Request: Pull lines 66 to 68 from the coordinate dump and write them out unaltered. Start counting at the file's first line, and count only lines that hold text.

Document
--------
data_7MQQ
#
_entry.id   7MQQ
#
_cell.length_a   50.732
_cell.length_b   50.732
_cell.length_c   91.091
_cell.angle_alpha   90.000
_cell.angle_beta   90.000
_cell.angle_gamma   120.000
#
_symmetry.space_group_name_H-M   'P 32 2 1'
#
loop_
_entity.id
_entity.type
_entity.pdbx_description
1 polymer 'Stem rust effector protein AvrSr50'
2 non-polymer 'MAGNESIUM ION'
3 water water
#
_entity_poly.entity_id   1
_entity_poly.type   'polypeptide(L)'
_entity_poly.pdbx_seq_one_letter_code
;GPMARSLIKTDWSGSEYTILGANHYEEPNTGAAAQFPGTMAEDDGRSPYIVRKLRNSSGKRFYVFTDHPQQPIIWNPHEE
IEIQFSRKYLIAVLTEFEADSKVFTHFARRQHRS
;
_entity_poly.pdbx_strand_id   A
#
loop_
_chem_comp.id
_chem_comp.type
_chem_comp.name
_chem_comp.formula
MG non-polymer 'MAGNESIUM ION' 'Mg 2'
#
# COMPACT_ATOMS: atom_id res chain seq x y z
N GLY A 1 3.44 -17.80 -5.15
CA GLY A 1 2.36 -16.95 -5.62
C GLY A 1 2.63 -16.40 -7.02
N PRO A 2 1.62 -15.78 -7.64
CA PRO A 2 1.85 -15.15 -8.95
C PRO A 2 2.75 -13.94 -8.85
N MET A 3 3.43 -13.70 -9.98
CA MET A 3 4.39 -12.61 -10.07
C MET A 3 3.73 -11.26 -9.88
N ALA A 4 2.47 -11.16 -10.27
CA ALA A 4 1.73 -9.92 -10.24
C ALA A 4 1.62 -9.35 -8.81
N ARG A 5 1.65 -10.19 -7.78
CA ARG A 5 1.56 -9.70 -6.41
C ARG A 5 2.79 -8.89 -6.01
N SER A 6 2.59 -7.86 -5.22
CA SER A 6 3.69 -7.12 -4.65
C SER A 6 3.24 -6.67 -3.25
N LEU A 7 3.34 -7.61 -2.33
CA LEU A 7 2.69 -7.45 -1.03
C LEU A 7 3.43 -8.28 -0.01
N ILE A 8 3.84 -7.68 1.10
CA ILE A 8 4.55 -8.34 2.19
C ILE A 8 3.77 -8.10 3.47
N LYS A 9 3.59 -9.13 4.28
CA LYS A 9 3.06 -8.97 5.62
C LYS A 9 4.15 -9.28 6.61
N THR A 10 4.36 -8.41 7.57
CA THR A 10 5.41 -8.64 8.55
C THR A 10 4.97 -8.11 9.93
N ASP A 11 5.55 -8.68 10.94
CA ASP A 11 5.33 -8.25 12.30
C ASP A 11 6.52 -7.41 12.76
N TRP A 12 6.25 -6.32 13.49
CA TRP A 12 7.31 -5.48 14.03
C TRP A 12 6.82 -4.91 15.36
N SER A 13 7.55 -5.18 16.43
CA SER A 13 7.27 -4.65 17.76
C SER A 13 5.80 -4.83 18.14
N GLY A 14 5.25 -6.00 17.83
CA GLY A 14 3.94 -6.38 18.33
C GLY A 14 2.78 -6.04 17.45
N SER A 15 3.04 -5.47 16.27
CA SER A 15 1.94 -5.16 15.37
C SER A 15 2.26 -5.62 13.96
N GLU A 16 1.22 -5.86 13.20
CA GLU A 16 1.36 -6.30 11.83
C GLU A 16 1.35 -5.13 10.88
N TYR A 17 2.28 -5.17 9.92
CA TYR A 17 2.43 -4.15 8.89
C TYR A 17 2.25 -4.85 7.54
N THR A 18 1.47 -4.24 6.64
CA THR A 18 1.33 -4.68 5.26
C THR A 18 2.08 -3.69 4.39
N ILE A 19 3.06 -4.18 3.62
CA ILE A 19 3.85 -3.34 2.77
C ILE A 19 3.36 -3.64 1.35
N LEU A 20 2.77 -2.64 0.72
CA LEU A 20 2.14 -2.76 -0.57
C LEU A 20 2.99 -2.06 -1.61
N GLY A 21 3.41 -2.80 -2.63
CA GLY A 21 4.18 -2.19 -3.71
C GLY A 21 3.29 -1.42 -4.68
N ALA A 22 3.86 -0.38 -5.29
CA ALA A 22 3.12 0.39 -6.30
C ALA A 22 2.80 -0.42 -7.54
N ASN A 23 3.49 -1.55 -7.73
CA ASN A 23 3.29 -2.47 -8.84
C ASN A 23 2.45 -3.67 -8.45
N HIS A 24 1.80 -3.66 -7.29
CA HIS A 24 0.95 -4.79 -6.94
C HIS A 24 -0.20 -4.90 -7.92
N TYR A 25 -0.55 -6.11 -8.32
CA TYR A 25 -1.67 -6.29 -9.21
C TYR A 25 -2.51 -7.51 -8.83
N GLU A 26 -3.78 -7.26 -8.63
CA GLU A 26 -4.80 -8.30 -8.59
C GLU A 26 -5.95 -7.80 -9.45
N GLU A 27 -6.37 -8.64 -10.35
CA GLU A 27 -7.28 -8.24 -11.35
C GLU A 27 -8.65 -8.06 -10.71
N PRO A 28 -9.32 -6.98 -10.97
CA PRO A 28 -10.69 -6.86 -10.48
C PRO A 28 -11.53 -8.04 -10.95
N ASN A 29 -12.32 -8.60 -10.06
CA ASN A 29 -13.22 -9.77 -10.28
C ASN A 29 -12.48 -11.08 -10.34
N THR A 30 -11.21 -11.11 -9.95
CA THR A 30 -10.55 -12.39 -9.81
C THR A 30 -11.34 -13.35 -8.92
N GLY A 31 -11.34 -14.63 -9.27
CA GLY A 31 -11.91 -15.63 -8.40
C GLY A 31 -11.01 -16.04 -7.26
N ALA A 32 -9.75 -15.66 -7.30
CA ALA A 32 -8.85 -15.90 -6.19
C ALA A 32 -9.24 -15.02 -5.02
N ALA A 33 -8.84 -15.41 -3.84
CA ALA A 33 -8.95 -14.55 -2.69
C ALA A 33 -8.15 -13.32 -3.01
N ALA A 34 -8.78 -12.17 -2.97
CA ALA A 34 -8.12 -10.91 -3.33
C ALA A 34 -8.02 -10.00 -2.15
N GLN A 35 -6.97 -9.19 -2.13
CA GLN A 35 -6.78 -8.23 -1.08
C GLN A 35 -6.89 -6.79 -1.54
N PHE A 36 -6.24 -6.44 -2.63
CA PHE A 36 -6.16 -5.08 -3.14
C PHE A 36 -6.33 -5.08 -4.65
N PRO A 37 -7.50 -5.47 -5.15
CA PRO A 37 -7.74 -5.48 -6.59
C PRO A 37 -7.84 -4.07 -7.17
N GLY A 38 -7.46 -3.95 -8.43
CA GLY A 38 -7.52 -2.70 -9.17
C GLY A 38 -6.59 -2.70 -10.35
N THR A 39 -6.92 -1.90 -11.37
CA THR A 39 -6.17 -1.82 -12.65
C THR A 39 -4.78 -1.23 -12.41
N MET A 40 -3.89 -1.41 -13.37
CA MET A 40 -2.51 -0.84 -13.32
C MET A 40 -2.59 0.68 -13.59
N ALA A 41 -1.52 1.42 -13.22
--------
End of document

CA THR A 10 5.41 -8.64 8.55
C THR A 10 4.97 -8.11 9.93
N ASP A 11 5.55 -8.68 10.94